Grass Roots & Mayhem · 30 Days Wild 6-10
It’s been an interesting few days, to say the least. I’d originally planned on only stepping away between the 6th-8th whilst I was visiting a friend, writing an update on the 8th when I returned home, but in the chaos of the election that didn’t happen.
Here’s how I’ve spent the past few days…
Day 6 – Journey
I began the day watching clouds whilst I worked, trying not to drift off into too much of a daydream as fluffy sky sheep drifted on by. Some of the most dramatic clouds I’ve seen in a while, you know I couldn’t resist making a quick timelapse to show you just how pretty they were!
I probably should have cleaned the window first, but I was negligent in my rush to finish everything I needed to do off so I could go and visit Kash.
Come afternoon it was time for a change of scenery so I packed my bags and headed off to visit friends in Plymouth. Taking the scenic route to the train station through a local park, I stopped briefly to watch blackbird fledgelings hopping around on the ground, very much still trying to make sense of the world. Once on the train I sat down and made friends with a dog not too dissimilar from my own in appearance, but with far better manners. He was so settled, whereas mine absolutely hates being in any kind of vehicle.
I managed to spot a few buzzards through the window as the train journeyed towards Devon, as well as the usual wood pigeons, seagulls, and starlings. Once making it to Plymouth, my final bit of wild for the day was catching a cheeky crow devouring a pasty in one of the back alleys.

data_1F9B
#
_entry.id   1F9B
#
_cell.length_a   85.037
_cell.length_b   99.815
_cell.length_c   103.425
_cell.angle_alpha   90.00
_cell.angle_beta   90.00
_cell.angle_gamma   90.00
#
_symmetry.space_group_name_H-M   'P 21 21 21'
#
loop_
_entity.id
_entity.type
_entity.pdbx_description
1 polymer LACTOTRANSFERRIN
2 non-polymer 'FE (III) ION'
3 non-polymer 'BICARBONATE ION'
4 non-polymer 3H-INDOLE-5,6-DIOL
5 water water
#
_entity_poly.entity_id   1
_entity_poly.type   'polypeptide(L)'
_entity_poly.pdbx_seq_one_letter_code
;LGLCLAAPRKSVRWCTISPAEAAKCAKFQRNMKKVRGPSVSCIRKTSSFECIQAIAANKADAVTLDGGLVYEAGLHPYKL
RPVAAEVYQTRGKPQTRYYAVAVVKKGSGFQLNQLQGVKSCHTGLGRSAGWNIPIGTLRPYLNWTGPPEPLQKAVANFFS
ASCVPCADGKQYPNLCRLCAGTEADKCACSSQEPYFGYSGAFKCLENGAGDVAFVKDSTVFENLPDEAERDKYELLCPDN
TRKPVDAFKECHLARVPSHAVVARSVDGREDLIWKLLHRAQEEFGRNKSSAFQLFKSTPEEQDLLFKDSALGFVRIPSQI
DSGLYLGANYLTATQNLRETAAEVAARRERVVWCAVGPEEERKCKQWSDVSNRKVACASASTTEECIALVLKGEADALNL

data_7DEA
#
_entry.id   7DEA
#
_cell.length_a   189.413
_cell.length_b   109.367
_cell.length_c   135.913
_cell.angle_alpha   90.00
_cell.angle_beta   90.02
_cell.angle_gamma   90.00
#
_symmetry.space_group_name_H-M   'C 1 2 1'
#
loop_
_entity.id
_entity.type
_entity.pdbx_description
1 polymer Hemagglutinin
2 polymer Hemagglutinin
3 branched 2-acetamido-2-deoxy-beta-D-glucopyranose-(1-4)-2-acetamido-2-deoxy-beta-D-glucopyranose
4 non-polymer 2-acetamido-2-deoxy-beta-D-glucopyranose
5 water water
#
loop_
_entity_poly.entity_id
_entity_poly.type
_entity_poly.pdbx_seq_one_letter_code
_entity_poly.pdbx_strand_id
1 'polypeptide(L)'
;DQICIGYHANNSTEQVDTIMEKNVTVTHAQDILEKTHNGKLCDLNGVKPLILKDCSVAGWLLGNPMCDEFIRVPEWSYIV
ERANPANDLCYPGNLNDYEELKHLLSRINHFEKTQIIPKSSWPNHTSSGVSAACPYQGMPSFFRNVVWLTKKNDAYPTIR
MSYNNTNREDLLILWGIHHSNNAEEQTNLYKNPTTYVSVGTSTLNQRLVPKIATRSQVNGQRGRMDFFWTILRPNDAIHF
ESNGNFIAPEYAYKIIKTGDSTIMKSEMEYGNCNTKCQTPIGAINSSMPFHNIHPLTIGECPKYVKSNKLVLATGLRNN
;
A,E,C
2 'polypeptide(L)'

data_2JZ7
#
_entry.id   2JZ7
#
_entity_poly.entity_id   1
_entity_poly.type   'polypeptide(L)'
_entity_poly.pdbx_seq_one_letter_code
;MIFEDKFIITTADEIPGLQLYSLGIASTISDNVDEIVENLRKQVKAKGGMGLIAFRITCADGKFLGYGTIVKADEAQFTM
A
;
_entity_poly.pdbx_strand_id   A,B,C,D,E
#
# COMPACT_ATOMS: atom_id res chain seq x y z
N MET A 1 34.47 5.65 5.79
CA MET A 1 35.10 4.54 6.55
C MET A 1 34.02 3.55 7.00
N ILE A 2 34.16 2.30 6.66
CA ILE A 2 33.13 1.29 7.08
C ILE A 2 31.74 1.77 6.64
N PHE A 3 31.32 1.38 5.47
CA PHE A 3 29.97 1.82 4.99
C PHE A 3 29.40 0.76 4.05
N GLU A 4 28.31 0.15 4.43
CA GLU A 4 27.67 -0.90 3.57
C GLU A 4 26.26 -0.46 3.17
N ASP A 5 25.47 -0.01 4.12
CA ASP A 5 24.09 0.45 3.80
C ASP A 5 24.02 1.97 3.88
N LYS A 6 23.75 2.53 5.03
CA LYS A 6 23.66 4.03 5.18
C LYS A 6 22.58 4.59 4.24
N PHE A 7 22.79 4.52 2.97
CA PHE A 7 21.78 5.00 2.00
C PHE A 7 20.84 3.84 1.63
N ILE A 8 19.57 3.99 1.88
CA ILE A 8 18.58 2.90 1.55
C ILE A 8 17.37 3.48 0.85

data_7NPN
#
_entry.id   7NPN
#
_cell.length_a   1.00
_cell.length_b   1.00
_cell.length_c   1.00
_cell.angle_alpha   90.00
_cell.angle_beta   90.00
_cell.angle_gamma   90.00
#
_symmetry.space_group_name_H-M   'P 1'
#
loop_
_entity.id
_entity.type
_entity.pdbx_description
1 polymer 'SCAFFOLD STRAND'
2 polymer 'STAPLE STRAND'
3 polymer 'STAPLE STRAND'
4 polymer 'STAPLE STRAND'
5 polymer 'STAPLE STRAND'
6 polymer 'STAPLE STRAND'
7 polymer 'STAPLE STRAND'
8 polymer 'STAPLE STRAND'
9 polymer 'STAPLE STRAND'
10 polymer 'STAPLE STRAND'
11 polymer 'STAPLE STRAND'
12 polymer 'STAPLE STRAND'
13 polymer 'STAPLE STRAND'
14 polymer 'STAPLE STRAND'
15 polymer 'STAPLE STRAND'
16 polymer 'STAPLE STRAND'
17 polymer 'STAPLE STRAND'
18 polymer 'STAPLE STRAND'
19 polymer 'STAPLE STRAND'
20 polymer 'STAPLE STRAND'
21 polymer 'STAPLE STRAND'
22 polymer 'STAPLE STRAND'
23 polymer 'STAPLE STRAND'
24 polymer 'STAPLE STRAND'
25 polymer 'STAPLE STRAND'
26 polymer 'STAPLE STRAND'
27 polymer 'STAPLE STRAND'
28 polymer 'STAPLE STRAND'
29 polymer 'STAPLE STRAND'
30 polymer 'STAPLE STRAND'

Day 7 – Grass Roots
In the morning I took a walk to the doctors with the friend I’d been staying with (she’s expecting a little girl and needed to go for a routine checkup). Whilst she was in her appointment I chilled out in the waiting room and took the chance to flip through one of the nature magazines on offer, mentally taking notes for future blog posts and 30 days ideas!
The walk back was slower as we were no longer rushing to get anywhere, giving us time to enjoy it. Passing through her local park we admired the beautiful selection of different grasses in the parts that had been left to grow. So understated, yet so beautiful once you really look at them. It made me realise I know nothing about the different types so I plan to do some research on them soon. There was also some beautiful seed pods that had turned a gorgeous shade of red, though sadly crumbled before I could photograph them.
The evening was spent watching River Monsters, one of those guilty pleasure TV shows I love so much. Everything from the over dramatic reconstructions to the bad fishing related puns and the fact that the presenter is called Jeremy Wade.
Day 8 – Election Day
Election day began with a migraine, and that had nothing to do with the politics. Despite this, I pulled myself together and went to get the train so that I could vote. For the first time, there was actually an MP in my constituency that I wanted to vote for, Labour’s Kevin Neil, and I wasn’t going to miss it.
Not feeling well didn’t stop me from campaigning either, and I spent my train journey talking to people who were still struggling with deciding how to vote about the implications of different party policies with regards to the environment. Changing a couple of minds made the conversations totally worth it in spite of how exhausting they were at times!